The embryo transfer day depends on the number of embryos and their development. If there are only two or three embryos, doctors usually perform the embryo transfer on day 3 as the uterus is the best incubator that they have. However, if there are three, four or even more embryos, they will be left to achieve the blastocyst stage and transferred on day 5. 12 days after the embryo transfer, the recipient has a pregnancy blood test performed. If it is positive, 2 weeks later the woman undergoes the first ultrasound scan to make sure the pregnancy is going on.
At this point it is important to mention other possibilities that the ROPA method allows. Dr Avilés Salas talks a little bit about the reciprocal IVF cycle which is, in other words, a simultaneous stimulation. During such a technique, both women are stimulated hormonally at the same time. After the eggs are collected from both women, they are fertilised with the sperm of the same sperm donor. The embryos are cultured and afterwards, the embryos from woman A are transferred to the uterus of woman B and the embryos from woman B are transferred to the uterus of woman A. In that way, both women can be pregnant at the same time. If everything goes according to the plan, both of them will be genetical and biological mothers to their babies.
Dr. Avilés Salas admits that the probability of pregnancy depends mainly on the egg donor’s age. It is generally known that a woman starts to lose her reproductive capacity in a natural and an irreversible process that tends to intensify from the age of 35 . So if the donor is less than 35 years old, after the first attempt the probability of a pregnancy is about 65% and after all the attempts of the same cycle – about 70%. In comparison, in case of a 40-year old woman, the success rate after the first attempt is only 15% – after all the attempts it is increased slightly to 20%.
As we have to perform an IVF cycle, we need a couple to stay in Spain for about 15 days. This is because of the ovarian stimulation. If you start with the stimulation, the first or the second ultrasound scan can be performed in your country but the ultrasound scan previous to the egg collection should be done in Spain. And between the ultrasound and the egg ‘pick-up’, 2 or 3 days will probably pass. And from the ‘pick up’ to the embryo transfer – around 5 days. So you need to stay in Spain for more or less 8-10 days, depending on how long the ovarian stimulation takes.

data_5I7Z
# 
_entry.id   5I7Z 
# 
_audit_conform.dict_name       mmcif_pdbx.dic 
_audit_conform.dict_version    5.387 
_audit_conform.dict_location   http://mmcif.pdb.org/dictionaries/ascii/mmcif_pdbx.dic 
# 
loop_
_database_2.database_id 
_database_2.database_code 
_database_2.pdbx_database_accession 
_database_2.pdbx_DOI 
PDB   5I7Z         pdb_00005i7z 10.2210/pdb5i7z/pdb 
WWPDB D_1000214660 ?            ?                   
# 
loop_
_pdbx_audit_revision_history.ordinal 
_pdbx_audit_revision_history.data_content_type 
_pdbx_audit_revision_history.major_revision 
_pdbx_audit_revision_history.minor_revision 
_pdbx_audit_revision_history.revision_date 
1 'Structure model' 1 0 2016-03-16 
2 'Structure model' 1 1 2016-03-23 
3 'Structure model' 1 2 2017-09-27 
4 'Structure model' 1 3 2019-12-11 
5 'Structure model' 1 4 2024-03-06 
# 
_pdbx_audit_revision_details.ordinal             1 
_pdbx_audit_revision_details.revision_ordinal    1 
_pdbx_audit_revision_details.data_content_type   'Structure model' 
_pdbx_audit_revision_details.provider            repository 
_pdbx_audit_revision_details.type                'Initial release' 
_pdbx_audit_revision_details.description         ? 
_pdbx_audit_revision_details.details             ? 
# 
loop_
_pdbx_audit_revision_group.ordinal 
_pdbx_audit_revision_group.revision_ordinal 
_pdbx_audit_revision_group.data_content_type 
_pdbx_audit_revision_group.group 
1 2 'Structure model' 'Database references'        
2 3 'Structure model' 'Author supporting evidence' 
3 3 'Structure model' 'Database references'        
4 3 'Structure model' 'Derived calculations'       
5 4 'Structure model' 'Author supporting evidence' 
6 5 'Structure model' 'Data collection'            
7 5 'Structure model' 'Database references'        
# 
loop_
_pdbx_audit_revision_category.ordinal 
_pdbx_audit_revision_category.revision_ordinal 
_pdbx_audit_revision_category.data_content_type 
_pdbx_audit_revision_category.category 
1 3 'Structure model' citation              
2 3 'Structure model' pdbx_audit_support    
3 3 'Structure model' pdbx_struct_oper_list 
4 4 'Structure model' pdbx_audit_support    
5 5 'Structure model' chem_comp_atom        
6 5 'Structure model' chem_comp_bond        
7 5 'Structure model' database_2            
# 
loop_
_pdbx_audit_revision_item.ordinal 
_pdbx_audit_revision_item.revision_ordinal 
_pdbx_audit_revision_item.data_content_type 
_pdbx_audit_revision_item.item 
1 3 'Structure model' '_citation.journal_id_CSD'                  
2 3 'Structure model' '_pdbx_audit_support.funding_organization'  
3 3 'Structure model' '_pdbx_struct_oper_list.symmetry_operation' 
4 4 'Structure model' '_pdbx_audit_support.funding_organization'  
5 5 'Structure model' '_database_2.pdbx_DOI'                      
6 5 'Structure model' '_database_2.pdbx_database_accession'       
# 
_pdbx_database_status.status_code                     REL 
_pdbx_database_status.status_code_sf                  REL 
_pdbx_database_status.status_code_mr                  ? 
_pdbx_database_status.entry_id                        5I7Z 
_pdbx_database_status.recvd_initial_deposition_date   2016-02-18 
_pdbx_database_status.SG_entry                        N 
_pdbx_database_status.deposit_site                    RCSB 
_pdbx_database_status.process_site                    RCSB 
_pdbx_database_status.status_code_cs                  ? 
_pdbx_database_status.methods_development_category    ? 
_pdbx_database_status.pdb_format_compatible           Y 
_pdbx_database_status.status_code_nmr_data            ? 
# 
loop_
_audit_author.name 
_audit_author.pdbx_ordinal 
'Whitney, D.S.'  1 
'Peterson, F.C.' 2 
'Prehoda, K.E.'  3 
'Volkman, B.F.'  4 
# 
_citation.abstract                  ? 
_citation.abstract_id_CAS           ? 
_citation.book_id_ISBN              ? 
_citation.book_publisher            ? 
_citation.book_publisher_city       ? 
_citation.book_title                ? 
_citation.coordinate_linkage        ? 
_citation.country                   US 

There is no an age limit but in Spain we usually don’t perform IVF treatment in women older than 50 years old. So this can be the limit for this kind of treatment. But it’s going to depend mainly on the ovarian reserve and the quality of the eggs from the donor. The recipient cannot be older than 50 years old.
Yes, it’s really important. As I explained earlier, egg donation in Spain is anonymous and the only unique situation where the anonymity is not needed, is in in the context of a married couple. So we need you to be married to be able to perform the treatment. Because if you’re not married, the treatment would not be legal. It doesn’t matter which country a couple is married in – but they should be married.
I will send you our mail address to contact us before starting the treatment. We only need to have your test results: serology and karyotypes, general blood test and blood group. Once we have the results, we can start the treatment. If a couple does not have a karyotype test done, it should take about 20-25 days to get a result, depending on a laboratory. The patients can bring the results from their home country as well.
The synchronisation and the stimulation is something that’s not too long. As we need to synchronise the periods of both a donor and a recipient, we need to start with the period of one of them – usually it is the donor’s. We will give you contraceptive pills – their number depends on when the period starts. It usually takes about a month to synchronise both periods. When we start with the ovarian stimulation, we start with the endometrium preparation, too. So about 10-12 days will pass from the start of the ovarian stimulation until the egg collection. And then comes the day of the transfer. So there is generally about a month and a half between the start of the period synchronisation and the embryo transfer.